The facts of MYC Klepper are distinguishable from the current facts. In that case, the issue involved a notice of violation, not the granting of a conditional-use permit, and the petitioner was the billboard sign owner, not an interested neighbor. Id. at 433–35, 767 S.E.2d at 669–71. The MYC Klepper Court’s holding did not address the statutory requirement that the applicant be named as a respondent when the petitioner is not the applicant. See N.C. Gen. Stat. § 160A–393(e).
We note that in Darnell v. Town of Franklin , 131 N.C.App. 846, 849–50, 508 S.E.2d 841, 844 (1998), a case decided before the enactment of N.C. Gen. Stat. § 160A–393, this Court held that the petitioner should have been allowed to amend her petition for writ of certiorari under Rule 15 in order to establish her status as an aggrieved party and to show that jurisdiction exists. The Court stated that “a pleading may not be amended so as to confer jurisdiction in a particular case stated; but there may be an amendment to show that the jurisdiction exists.” Id. at 850, 508 S.E.2d at 844 (citations omitted). We also note, though, that in Crossman v. Moore , 341 N.C. 185, 187, 459 S.E.2d 715, 717 (1995), our Supreme Court interpreted Rule 15 and stated that it “speaks of claims and allows the relation back of claims if the original claim gives notice of the transactions or occurrences to be proved pursuant to the amended pleading. When the amendment seeks to add a party-defendant or substitute a party-defendant to the suit, the required notice cannot occur.” Thus, the Court held that Rule 15 “is not authority for the relation back of a claim against a new party.” Id. Since then, this Court “has construed the Crossman decision to mean that Rule 15(c) is not authority for the relation back of claims against a new party, but may allow for the relation back of an amendment to correct a mere misnomer.” Piland v. Hertford Cnty. Bd. of Comm’rs , 141 N.C.App. 293, 299, 539 S.E.2d 669, 673 (2000).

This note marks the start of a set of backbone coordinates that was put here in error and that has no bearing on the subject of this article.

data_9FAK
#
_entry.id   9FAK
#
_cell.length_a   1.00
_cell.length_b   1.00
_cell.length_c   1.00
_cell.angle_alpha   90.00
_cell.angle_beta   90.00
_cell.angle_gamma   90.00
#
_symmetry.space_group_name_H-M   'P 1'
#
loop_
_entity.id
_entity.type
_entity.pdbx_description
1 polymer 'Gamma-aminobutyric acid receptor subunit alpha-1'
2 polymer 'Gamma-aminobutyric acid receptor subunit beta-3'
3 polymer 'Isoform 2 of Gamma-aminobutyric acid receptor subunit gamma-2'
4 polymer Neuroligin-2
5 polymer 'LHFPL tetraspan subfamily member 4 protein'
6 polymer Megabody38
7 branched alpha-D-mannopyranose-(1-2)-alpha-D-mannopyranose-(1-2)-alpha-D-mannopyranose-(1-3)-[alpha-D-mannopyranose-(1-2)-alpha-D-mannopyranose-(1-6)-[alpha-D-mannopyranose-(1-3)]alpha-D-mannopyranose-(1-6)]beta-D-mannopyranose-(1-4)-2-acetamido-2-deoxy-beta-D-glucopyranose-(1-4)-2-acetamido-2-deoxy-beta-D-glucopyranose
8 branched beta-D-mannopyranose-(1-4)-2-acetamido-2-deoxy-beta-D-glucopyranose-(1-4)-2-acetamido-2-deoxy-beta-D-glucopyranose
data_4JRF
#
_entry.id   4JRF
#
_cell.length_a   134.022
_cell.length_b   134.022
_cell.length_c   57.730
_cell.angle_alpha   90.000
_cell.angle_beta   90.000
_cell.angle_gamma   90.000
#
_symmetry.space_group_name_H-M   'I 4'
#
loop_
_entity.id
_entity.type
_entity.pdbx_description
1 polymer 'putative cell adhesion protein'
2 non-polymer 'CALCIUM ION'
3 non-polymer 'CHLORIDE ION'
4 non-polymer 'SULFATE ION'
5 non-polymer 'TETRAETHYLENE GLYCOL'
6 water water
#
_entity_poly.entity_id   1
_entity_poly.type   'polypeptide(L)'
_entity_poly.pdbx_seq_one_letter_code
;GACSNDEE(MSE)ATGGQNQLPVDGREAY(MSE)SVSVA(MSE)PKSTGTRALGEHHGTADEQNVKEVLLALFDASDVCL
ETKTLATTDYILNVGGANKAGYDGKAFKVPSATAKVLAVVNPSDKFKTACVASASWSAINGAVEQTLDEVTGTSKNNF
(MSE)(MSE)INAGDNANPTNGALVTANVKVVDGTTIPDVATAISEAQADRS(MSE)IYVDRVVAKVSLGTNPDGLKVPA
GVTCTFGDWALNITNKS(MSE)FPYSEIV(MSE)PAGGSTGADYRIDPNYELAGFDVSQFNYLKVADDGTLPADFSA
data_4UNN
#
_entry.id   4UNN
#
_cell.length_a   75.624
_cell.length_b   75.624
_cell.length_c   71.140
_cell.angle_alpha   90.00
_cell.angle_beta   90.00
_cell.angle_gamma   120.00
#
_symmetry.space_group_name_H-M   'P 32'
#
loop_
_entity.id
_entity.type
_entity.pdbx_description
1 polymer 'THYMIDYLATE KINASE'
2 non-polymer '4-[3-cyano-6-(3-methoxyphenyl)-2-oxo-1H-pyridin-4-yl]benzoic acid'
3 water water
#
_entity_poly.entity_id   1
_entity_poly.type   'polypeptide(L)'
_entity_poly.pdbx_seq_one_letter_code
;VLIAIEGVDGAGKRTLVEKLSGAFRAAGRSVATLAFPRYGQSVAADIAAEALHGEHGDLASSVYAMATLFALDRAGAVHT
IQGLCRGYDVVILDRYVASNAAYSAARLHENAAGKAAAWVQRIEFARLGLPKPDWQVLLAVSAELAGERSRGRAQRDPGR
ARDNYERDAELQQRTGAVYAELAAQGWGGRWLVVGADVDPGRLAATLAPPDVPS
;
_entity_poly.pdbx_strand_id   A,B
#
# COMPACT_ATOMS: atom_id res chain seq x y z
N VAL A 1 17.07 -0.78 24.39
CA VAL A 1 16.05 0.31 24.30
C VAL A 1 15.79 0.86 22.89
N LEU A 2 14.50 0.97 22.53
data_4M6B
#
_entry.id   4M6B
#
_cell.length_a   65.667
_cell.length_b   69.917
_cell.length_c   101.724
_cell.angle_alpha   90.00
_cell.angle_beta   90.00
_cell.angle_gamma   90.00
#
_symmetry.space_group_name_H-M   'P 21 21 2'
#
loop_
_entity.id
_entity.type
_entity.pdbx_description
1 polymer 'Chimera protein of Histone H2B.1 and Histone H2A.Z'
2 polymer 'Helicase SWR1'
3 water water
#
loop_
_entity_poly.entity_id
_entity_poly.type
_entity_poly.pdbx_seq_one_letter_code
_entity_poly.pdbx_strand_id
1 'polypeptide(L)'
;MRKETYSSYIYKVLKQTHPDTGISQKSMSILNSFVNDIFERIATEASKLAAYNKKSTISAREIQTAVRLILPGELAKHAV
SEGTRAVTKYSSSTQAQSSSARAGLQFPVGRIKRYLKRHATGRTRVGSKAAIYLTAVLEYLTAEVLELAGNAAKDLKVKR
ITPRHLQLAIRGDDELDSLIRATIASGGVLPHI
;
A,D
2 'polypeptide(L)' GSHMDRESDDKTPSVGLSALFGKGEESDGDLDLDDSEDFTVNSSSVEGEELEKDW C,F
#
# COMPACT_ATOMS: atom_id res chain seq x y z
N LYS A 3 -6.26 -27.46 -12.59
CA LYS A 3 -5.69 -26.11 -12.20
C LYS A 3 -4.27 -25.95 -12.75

While Whitson and Philadelphus Presbyterian Foundation, Inc. are unpublished and, therefore, not binding,2 we find their analyses persuasive and directly applicable here. See Henderson v. Cnty. of Onslow , ––– N.C.App. ––––, ––––, 782 S.E.2d 57, 60 (2016) (relying on and quoting Philadelphus Presbyterian Foundation, Inc. , 2014 WL 47325, at *6, for the proposition that “certiorari proceedings conducted pursuant to N.C. Gen. Stat. § 160A–393… bear a much greater resemblance to appellate proceedings than to ordinary civil actions”). Recently, the Henderson Court stated:
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A petition for certiorari is not an action for civil redress or relief as is a suit for damages or divorce; a petition for certiorari is simply a request for the court addressed to judicially review a particular decision of some inferior tribunal or government body…. [A] petition for certiorari is not the beginning of an action for relief….; in effect it is an appeal from a decision made by another body or tribunal. Certiorari was devised by the early common law courts as a substitute for appeal and it has been so employed in our jurisprudence since the earliest times.
Henderson , ––– N.C.App. at ––––, 782 S.E.2d at 61 (quoting Little v. City of Locust , 83 N.C.App. 224, 226–27, 349 S.E.2d 627, 629 (1986) ).